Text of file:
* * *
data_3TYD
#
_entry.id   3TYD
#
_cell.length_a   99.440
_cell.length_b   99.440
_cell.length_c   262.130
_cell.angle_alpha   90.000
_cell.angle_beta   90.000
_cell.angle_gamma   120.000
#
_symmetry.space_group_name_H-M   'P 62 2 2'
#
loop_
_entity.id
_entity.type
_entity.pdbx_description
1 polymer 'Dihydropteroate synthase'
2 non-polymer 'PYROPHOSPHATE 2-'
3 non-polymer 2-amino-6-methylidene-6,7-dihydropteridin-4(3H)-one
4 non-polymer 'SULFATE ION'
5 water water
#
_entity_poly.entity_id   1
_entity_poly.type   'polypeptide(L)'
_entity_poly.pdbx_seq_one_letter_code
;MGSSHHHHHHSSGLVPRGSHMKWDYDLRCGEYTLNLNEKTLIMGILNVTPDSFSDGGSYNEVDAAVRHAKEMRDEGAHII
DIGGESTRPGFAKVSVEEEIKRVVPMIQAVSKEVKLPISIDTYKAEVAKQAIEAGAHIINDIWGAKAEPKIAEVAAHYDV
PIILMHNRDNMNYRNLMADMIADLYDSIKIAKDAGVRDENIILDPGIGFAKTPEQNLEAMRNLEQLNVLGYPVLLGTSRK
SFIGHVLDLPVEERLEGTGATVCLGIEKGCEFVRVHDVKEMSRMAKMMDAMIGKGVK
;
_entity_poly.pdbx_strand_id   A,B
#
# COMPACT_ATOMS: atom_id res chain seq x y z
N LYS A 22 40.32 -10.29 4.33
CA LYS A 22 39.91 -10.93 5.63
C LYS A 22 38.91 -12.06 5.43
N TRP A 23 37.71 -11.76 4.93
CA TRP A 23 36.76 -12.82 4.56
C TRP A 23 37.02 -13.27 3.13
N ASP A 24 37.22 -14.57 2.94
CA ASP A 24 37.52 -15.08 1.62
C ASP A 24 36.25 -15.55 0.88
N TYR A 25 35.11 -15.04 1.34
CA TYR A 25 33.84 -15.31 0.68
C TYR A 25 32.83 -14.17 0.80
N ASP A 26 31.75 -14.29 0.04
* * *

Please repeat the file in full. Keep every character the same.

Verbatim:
data_3TYD
#
_entry.id   3TYD
#
_cell.length_a   99.440
_cell.length_b   99.440
_cell.length_c   262.130
_cell.angle_alpha   90.000
_cell.angle_beta   90.000
_cell.angle_gamma   120.000
#
_symmetry.space_group_name_H-M   'P 62 2 2'
#
loop_
_entity.id
_entity.type
_entity.pdbx_description
1 polymer 'Dihydropteroate synthase'
2 non-polymer 'PYROPHOSPHATE 2-'
3 non-polymer 2-amino-6-methylidene-6,7-dihydropteridin-4(3H)-one
4 non-polymer 'SULFATE ION'
5 water water
#
_entity_poly.entity_id   1
_entity_poly.type   'polypeptide(L)'
_entity_poly.pdbx_seq_one_letter_code
;MGSSHHHHHHSSGLVPRGSHMKWDYDLRCGEYTLNLNEKTLIMGILNVTPDSFSDGGSYNEVDAAVRHAKEMRDEGAHII
DIGGESTRPGFAKVSVEEEIKRVVPMIQAVSKEVKLPISIDTYKAEVAKQAIEAGAHIINDIWGAKAEPKIAEVAAHYDV
PIILMHNRDNMNYRNLMADMIADLYDSIKIAKDAGVRDENIILDPGIGFAKTPEQNLEAMRNLEQLNVLGYPVLLGTSRK
SFIGHVLDLPVEERLEGTGATVCLGIEKGCEFVRVHDVKEMSRMAKMMDAMIGKGVK
;
_entity_poly.pdbx_strand_id   A,B
#
# COMPACT_ATOMS: atom_id res chain seq x y z
N LYS A 22 40.32 -10.29 4.33
CA LYS A 22 39.91 -10.93 5.63
C LYS A 22 38.91 -12.06 5.43
N TRP A 23 37.71 -11.76 4.93
CA TRP A 23 36.76 -12.82 4.56
C TRP A 23 37.02 -13.27 3.13
N ASP A 24 37.22 -14.57 2.94
CA ASP A 24 37.52 -15.08 1.62
C ASP A 24 36.25 -15.55 0.88
N TYR A 25 35.11 -15.04 1.34
CA TYR A 25 33.84 -15.31 0.68
C TYR A 25 32.83 -14.17 0.80
N ASP A 26 31.75 -14.29 0.04